Throughout this site the terms substation, transmission lines, and overhead are mentioned so it may be necessary for some explanation of terms.
The North Shore Line operated electrically powered trains, as opposed to steam or diesel. This meant that a considerable infrastructure was required to supply the power. As with most traction railroads, and the CTA in Chicago today, the trains operated on 600 volts DC current. This was picked up by the cars using trolley poles and overhead wire on most of the line and 3rd rail on sections in Chicago.
At the very beginning, many railroads generated their own power. The North Shore for instance, operated a large power station at their shops in Highwood. The problem with DC current is that it does not transmit well over long distances. There is a severe voltage drop, and so after many miles the voltage is much less than 600. AC, or alternating current can transmit very long distances with minimal voltage drop. The railroad thus generated DC current at Highwood to feed the lines, and generated high voltage AC current which was fed through transmission lines mounted onto the poles that held the overhead. At locations such as North Chicago, the railroad constructed substations. The high voltage AC current was put into a device known as a rotary converter. This was a large AC motor turning a DC generator. The generator would then output the 600 DC line current.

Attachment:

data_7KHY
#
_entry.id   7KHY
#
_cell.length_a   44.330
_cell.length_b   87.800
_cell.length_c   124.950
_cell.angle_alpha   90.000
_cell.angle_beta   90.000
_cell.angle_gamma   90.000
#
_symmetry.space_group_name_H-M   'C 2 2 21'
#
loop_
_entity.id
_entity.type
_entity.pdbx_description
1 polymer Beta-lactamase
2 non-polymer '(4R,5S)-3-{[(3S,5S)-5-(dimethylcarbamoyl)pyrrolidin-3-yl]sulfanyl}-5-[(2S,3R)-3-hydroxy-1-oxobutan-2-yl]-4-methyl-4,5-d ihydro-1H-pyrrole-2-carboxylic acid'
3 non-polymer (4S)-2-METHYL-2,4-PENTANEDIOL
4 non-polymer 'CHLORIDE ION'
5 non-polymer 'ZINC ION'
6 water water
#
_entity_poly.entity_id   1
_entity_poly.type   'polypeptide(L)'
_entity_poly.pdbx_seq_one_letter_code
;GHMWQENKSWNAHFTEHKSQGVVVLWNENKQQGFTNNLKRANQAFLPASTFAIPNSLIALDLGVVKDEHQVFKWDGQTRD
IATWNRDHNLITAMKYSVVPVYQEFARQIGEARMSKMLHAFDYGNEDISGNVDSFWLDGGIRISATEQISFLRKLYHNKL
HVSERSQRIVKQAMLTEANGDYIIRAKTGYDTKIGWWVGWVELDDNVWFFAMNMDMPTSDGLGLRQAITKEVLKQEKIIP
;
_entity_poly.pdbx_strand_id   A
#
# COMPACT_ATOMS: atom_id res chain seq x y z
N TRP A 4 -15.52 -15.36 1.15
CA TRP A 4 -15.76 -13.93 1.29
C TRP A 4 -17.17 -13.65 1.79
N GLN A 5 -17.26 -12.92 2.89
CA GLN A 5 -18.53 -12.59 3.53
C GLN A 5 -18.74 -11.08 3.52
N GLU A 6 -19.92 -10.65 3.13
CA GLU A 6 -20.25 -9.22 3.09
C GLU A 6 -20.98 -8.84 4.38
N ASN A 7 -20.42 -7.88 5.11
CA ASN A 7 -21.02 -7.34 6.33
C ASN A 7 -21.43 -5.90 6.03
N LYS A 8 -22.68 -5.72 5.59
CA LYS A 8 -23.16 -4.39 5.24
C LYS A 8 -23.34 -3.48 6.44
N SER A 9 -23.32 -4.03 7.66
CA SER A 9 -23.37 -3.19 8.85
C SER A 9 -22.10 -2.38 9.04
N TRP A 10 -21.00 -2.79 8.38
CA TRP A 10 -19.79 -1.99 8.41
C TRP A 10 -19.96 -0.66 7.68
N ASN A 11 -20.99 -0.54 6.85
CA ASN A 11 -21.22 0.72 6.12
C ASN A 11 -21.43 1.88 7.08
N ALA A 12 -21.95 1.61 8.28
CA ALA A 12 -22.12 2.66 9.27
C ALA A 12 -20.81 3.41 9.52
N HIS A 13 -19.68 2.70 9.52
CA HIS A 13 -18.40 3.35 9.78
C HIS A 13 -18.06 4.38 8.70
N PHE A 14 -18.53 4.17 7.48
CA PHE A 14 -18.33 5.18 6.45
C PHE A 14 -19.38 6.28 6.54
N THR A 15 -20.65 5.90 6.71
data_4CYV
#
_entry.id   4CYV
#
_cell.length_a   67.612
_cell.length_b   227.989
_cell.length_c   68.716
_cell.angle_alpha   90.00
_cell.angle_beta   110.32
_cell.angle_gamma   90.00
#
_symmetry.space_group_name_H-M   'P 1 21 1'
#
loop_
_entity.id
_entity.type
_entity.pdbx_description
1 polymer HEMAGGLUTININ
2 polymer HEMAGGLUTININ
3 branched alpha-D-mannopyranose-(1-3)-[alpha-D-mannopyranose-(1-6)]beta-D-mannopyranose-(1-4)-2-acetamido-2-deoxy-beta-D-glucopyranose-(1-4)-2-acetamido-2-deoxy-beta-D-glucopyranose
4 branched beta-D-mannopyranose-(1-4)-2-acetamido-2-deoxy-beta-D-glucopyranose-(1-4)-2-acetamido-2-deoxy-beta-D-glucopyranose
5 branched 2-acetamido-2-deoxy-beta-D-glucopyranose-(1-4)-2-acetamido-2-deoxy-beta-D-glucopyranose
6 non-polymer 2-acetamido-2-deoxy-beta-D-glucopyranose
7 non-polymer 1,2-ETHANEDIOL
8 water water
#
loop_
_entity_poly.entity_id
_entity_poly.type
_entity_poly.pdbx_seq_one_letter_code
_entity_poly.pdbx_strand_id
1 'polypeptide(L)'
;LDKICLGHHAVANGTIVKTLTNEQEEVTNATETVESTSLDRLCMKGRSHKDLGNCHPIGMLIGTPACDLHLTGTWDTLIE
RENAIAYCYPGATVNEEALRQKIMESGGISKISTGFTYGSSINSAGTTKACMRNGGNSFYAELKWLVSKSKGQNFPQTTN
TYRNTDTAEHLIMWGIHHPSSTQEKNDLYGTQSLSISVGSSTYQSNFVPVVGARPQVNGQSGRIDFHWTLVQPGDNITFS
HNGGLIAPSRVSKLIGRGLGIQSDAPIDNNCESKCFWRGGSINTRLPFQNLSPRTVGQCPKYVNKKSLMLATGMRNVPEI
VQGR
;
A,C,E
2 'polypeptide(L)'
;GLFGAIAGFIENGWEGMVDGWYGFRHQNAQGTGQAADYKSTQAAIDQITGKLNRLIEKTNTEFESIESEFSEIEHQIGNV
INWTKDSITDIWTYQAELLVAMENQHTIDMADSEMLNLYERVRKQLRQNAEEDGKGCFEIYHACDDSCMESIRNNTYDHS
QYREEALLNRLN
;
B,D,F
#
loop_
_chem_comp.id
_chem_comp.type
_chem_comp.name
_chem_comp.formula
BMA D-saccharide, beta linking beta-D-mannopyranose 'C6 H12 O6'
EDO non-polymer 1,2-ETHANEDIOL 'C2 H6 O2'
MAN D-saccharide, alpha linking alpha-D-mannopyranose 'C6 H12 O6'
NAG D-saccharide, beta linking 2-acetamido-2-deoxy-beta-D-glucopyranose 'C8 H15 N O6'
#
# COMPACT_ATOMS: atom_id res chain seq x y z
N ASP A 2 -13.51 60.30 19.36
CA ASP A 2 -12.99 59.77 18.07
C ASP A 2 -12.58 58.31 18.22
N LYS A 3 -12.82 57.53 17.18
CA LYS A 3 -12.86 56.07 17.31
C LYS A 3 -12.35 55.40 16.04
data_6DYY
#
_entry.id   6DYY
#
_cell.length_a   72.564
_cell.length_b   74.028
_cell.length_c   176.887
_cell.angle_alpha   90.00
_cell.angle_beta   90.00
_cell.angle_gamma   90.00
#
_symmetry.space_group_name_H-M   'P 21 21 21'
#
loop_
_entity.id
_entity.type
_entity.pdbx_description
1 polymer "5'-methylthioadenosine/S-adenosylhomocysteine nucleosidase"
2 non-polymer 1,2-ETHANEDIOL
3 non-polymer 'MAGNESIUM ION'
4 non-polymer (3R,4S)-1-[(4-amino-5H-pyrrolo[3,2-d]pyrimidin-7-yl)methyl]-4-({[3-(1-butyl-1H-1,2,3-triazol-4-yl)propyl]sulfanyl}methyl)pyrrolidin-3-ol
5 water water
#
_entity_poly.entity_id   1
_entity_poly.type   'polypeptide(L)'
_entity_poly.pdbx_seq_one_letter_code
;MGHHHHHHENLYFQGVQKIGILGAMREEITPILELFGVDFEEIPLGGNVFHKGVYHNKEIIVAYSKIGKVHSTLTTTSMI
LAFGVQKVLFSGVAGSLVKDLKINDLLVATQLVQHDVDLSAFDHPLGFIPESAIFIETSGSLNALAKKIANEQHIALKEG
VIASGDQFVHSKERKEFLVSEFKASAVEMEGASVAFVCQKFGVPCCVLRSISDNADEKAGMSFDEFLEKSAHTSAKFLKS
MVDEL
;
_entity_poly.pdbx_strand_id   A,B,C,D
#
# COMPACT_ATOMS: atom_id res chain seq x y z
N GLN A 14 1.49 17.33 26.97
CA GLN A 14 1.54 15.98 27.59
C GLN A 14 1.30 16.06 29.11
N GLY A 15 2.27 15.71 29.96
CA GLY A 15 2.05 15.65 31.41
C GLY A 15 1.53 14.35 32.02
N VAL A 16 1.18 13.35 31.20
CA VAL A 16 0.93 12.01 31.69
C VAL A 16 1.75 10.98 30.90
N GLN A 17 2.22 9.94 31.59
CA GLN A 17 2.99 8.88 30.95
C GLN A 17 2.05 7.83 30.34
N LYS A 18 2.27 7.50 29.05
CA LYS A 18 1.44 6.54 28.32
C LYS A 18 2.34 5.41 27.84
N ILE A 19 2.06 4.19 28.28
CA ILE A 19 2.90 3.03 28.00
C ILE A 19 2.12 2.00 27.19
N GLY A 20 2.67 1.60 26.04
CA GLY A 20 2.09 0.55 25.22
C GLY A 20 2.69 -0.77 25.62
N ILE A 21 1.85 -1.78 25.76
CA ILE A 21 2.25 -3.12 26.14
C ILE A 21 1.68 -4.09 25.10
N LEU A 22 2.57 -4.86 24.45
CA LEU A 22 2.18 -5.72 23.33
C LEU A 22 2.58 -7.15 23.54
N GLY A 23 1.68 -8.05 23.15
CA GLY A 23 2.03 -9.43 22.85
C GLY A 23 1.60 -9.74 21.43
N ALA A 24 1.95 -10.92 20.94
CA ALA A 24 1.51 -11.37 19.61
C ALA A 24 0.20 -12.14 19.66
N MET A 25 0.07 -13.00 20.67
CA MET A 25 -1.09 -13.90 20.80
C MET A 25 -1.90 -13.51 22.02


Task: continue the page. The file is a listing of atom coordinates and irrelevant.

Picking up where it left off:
Eventually, it become too costly to generate their own electricity. It was much cheaper to purchase the now available commercial AC power. Power was purchased at certain locations along the line, stepped up to higher transmission voltage to overcome the voltage drop, and fed through the railroads transmission lines. Eventually over the years, more substations were added as the line was expanded. Because of the DC voltage drop, substations needed to be spaced every 3-5 miles along the line. The structures were large, brick buildings similar to the Edison station pictured here. The substations were modernized over the years also, with automated remote control systems installed in all substations, and new mercury arc rectifiers being installed to replace rotary converters in few other installations.
All substations on private right of way were dismantled after abandonment. Some of the buildings in various places remain, although the equipment is long gone.
Return to main page